West High school was torn down not long after I graduated, in 1969, to make room for condominiums. I always thought that it was a great looking school and I was sad to hear that it was demolished. I couldn’t understand why. It seemed to be just as sturdy as any of the other schools in the city that were of the same age, many that are still standing to this day.
West had a great location. Hennepin Avenue, the standard bus route, that I took to school, goes right by the front of the school. Right across Hennepin Avenue, from the school, was the famous Thirty-One Flavors ice cream parlor. Then, if you were to walk only two blocks from the back of the school, you would run into Lake of the Isles, where you can always see people walking and running around it on the lake’s winding paved path. I often would come there to run. It’s about a 2 ½ mile jog all the way around, and its great scenery made it a great place to get a workout.
I loved the inside of the school; it was so majestic looking. The grey marble floors and the wide marble stairway made you proud to attend. The only negative memory I have of the school was trying to remember where all my classes were. And sometimes, because the school was to big, I had to run between classes to make it on time. I still have bad dreams of that—and also of not remembering where my locker was or remembering the combination.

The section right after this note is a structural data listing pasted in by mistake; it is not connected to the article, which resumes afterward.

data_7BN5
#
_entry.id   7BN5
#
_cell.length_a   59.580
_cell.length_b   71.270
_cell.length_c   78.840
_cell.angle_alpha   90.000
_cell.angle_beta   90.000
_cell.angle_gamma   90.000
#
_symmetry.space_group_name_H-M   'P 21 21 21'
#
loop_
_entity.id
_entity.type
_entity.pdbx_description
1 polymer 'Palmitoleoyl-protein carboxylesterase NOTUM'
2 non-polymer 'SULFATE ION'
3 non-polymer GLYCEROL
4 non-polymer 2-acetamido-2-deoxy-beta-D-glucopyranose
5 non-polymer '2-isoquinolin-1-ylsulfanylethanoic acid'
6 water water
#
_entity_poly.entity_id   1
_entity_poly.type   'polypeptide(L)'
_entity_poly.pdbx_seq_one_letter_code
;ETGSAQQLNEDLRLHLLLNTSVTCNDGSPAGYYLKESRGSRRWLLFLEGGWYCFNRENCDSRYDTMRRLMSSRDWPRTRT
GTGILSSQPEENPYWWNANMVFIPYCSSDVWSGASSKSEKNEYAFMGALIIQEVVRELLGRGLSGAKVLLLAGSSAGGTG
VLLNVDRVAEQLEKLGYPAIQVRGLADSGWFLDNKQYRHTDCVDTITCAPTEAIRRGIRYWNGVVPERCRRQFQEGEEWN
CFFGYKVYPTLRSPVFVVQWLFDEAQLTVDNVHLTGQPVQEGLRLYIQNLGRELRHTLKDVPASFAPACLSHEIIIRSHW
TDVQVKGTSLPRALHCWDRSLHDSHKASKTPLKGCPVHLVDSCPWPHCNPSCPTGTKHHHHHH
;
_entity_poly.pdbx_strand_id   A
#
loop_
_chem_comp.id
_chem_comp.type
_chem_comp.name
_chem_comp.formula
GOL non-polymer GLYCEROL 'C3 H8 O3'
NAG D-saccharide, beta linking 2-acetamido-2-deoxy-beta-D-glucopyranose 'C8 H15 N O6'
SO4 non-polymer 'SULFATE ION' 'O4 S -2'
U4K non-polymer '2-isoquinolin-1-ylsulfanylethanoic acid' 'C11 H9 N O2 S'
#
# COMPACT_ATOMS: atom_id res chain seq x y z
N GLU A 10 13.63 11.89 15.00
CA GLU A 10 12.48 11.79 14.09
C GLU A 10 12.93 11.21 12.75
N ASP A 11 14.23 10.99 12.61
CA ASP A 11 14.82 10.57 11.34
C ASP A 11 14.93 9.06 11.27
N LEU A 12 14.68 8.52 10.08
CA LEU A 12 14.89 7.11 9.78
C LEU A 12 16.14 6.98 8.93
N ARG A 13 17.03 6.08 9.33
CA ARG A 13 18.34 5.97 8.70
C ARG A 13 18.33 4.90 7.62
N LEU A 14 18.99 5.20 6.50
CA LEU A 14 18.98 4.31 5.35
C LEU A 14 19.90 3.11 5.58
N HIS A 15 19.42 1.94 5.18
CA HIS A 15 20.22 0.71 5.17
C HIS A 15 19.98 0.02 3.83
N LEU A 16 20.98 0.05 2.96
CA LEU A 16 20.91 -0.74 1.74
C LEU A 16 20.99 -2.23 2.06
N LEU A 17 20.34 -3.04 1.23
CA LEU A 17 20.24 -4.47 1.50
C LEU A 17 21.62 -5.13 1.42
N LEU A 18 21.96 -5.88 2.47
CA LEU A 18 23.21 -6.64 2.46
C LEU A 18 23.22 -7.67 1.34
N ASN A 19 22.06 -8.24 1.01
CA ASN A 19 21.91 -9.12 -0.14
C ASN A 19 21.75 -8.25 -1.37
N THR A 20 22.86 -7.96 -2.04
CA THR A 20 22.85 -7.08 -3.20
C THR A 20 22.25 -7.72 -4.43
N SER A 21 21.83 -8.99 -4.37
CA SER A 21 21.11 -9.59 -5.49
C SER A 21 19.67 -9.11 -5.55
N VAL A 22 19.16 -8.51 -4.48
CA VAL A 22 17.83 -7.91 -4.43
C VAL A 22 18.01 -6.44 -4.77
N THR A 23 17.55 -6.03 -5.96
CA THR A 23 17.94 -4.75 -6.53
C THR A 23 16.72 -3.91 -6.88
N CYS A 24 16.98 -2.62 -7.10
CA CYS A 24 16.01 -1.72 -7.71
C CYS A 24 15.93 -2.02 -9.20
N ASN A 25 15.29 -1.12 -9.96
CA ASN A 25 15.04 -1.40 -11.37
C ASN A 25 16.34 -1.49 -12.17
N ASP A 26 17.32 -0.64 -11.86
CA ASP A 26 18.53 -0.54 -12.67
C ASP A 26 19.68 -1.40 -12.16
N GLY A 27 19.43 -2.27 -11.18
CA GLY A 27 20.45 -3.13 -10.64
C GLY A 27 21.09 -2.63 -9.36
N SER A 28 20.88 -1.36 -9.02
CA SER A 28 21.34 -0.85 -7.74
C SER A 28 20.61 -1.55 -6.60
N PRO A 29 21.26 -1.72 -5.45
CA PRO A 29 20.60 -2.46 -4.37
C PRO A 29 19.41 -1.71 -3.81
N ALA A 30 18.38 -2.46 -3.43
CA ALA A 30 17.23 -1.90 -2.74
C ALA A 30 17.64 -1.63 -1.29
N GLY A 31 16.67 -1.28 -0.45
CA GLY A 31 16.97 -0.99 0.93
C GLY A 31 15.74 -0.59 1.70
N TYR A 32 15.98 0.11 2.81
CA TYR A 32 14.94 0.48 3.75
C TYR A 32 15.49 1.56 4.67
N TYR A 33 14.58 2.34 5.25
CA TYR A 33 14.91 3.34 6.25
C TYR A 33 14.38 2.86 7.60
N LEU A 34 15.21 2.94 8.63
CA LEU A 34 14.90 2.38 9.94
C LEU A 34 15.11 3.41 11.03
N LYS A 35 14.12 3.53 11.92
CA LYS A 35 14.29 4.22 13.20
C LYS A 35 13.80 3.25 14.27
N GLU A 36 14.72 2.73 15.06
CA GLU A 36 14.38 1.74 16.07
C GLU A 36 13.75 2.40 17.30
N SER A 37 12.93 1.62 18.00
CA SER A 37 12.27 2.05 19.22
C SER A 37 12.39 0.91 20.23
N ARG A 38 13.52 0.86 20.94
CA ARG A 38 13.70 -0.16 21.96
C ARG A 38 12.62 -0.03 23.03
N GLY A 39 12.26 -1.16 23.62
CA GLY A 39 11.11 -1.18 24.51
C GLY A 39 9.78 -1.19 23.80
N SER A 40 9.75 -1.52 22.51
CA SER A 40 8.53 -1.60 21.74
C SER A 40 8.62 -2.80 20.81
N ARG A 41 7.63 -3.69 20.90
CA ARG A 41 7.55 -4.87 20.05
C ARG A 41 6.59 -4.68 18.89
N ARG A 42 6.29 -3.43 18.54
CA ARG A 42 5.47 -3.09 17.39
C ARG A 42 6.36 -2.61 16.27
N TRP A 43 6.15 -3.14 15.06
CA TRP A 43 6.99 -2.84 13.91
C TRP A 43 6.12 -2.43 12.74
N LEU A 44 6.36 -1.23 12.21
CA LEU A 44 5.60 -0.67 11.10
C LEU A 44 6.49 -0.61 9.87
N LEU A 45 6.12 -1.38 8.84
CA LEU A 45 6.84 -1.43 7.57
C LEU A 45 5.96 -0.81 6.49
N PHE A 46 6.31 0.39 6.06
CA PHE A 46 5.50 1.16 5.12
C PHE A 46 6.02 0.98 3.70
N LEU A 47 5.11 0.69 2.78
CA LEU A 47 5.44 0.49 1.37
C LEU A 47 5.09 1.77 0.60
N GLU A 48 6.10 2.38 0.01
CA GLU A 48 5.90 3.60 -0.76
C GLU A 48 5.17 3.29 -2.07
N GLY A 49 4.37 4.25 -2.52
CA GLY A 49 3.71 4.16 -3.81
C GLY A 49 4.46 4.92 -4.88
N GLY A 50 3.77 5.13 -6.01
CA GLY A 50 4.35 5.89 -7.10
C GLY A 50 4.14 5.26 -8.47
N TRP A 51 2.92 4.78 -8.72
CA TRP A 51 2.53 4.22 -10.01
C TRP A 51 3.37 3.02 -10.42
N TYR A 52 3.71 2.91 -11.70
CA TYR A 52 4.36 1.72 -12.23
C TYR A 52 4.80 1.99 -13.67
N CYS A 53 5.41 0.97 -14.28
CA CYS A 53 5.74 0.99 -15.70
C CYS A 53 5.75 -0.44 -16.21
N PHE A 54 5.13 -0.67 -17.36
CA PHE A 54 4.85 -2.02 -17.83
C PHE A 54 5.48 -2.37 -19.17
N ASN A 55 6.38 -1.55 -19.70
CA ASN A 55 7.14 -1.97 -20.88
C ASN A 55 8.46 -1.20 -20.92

As far my classes and the teachers, I’m sad to say that I don’t have too much of a memory of any of it. The classes that I liked best were art class and woodworking class, I suppose because you didn’t have to read anything. It was mainly just working with your hands. I think that I have always been naturally skilled in those areas. I do have some memory of other classes and the teachers, not so much because of their teaching, but for other reasons. I remember my history teacher because of the way he scribbled wildly on the black board; he was so funny. I also remember the time when he stopped and gave me a ride to school. I think I had missed the bus. Anyway, be stopped and gave me a lift. His driving was as wild as his teaching. I will never forget it.
I remember my English teacher only because she looked attractive to me. I think I tried really hard in her class, but because my reading comprehension was terrible, I did very poorly. I don’t think I ever got above a D grade.
I remember my math and biology classes because the teachers were both football coaches. Coaches were much more memorable to me, maybe because they seemed to talk straight at you, and they seemed to care more.
I remember band the most. I played the trombone, and for part of the time I was the only trombone in the band. My fond memories of band practice I’m sure was just because I loved music and love making music. Sometimes it was hard playing all the notes as written, but when it finally came together, it was so rewarding and made me feel good. And when any of the music pieces had a special trombone part, I knew it was my time to shine—and sometimes I tended to ham it up a bit!
Well, that’s all for this part. Next time I will write about my favorite thing—sports.